I finally sat down to watch Metamorphosis, which stars our beloved Gil McKinney.
This movie opens with near-silent shots of nature. You hear the world outside and nothing else. This slowly changes when two people steer upriver on a small boat. We are still in a stilted land of no conversation as two people dressed in black come ashore to a cabin in the woods – Hugh, who is played by Gil, and Alyssa, who is played by Natasha Krishnan.
Metamorphosis (2022) is an indie psychological horror. It plays with the concept that we don’t really know if Hugh is experiencing a psychiatric emergency or something else entirely as tension shifts into terror. The setting complements the suspense. Cinematographer Jason Krangel makes even nature seem claustrophobic as these two are pressed in by the river in their ramshackle cabin. Ian Hatton’s musical composition work is fairly restrained and he also worked as the sound designer, making lengthy silences and lack of vocal work integral to the atmosphere of the movie.
Through the first six minutes of this movie especially, the director and writer Alex Smoot plays with the concept of silence to build tension. These two people, husband and wife, do not speak to each other at all. Instead, we are treated to every single sound around them, the zipper on a suitcase and the sounds of an old cabin being opened up again, its wood creaking.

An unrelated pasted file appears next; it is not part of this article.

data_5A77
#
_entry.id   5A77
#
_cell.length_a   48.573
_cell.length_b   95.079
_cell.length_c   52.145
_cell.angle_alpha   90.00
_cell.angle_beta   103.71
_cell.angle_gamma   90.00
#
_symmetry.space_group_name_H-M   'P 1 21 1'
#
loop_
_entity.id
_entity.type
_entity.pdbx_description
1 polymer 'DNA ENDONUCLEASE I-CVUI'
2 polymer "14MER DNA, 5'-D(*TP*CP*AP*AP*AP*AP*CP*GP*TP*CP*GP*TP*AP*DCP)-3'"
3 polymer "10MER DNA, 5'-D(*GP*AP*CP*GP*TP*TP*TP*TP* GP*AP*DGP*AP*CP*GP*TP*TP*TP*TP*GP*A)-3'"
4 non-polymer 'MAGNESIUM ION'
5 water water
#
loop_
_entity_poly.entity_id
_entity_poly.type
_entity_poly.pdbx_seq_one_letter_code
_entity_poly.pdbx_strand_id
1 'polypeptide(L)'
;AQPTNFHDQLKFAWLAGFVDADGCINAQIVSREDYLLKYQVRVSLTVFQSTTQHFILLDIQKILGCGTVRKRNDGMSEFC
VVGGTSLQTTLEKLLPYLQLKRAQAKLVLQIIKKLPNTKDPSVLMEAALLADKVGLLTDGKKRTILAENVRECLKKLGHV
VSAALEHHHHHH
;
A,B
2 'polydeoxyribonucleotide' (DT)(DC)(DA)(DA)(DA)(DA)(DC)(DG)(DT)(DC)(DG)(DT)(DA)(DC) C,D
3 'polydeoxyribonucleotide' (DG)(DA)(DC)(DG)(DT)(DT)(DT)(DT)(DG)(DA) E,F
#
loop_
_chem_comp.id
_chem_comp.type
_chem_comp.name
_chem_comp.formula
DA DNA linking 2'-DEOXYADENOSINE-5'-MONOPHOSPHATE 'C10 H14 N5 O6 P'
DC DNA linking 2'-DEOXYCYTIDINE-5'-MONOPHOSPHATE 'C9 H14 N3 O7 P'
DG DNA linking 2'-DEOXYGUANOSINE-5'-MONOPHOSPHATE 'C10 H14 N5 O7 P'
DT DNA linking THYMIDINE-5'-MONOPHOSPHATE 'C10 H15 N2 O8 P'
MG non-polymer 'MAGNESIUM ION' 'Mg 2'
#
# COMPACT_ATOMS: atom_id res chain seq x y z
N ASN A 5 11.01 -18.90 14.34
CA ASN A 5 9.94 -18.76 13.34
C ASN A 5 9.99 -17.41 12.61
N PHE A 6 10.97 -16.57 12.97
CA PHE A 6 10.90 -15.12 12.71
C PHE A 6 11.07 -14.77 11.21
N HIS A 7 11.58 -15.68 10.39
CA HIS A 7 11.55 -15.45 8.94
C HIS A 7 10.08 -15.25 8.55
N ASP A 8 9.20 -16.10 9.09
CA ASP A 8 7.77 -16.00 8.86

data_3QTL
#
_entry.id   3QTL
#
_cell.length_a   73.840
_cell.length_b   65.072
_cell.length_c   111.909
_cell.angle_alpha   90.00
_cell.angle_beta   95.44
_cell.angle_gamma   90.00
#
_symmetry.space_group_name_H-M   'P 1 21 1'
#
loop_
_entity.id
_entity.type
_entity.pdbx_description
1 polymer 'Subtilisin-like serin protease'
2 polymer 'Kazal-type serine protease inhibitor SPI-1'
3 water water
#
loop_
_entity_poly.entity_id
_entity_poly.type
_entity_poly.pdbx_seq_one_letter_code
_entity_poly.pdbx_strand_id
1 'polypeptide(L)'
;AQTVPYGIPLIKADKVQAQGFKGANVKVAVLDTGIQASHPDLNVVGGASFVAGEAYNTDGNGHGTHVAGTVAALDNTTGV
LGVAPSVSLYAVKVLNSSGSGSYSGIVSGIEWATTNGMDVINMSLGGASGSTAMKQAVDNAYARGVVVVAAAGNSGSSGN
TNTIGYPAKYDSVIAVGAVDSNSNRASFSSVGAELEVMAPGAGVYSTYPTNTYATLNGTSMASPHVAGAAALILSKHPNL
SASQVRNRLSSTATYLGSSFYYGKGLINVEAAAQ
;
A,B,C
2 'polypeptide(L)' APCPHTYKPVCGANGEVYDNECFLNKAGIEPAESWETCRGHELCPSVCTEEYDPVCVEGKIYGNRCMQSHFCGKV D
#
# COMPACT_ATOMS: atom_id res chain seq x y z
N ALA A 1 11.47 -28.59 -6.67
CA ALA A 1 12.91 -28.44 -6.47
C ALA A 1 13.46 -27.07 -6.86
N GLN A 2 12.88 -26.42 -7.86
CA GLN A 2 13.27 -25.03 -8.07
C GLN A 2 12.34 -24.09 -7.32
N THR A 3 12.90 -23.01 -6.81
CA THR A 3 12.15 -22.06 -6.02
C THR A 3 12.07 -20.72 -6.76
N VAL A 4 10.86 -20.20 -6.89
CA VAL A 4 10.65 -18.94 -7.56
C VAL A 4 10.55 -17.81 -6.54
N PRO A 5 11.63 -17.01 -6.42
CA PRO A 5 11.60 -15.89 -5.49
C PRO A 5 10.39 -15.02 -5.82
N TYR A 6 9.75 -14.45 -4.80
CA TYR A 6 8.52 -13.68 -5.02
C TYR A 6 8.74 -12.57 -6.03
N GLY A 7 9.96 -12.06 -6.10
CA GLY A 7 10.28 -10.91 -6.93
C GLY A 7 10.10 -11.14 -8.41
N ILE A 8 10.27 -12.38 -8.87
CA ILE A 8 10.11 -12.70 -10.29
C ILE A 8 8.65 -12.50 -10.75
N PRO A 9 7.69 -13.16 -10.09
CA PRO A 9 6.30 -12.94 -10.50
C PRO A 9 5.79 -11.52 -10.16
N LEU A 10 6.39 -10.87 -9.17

As an audience member, I was hooked and tense, wondering when this silence would break. When it finally does, Hugh and Alyssa are seated far across the table from each other, eating breakfast. He tells her that he still wants to try to save their marriage.
But later we’re treated to a screaming fight that shows how intensely unhappy these two are. For most of the movie, it is just the two of these actors playing off of each other as they both dissolve emotionally: the husband and the wife, the sick and the caretaker, the abuser and the abused. Much of the early scene work feels interior and the conversations that are had, two people just trying to work things out, nearly feel like they could work as a play. This continues to build until you realize there is something more deeply wrong than the conflict their wrecked marriage and emotional issues bring to the table.
I won’t spoil it for those who haven’t seen it yet, but there are interesting choices made in the script where the characters’ actions are truly unpredictable and both McKinney and Krishnan do a good job of playing that conflict and duality. Stay or go, hurt or protect.
The movie’s promotional trailer and teaser description give you a peek into the thriller tone of the story:
Seeking refuge on an island in Upstate New York, a married couple’s final attempt to salvage their failing relationship takes a turn for the worse when the husband begins to regress emotionally, mentally, and physically.
For those who appreciate smaller-budget horror like the first Blair Witch movie, give this a try. For a movie made with such a small crew, the filming quality is there. And it’s heartening to know that indie films are still out there.
I’d love to hear what you thought of Metamorphosis! Please share your mini-reviews of the movie or Gil’s role in the comments below!
Metamorphosis can be found for free on Tubi TV. Released May 9, 2022. Run time: 1 hour 22 minutes.
Screencaps and editing by Nightsky.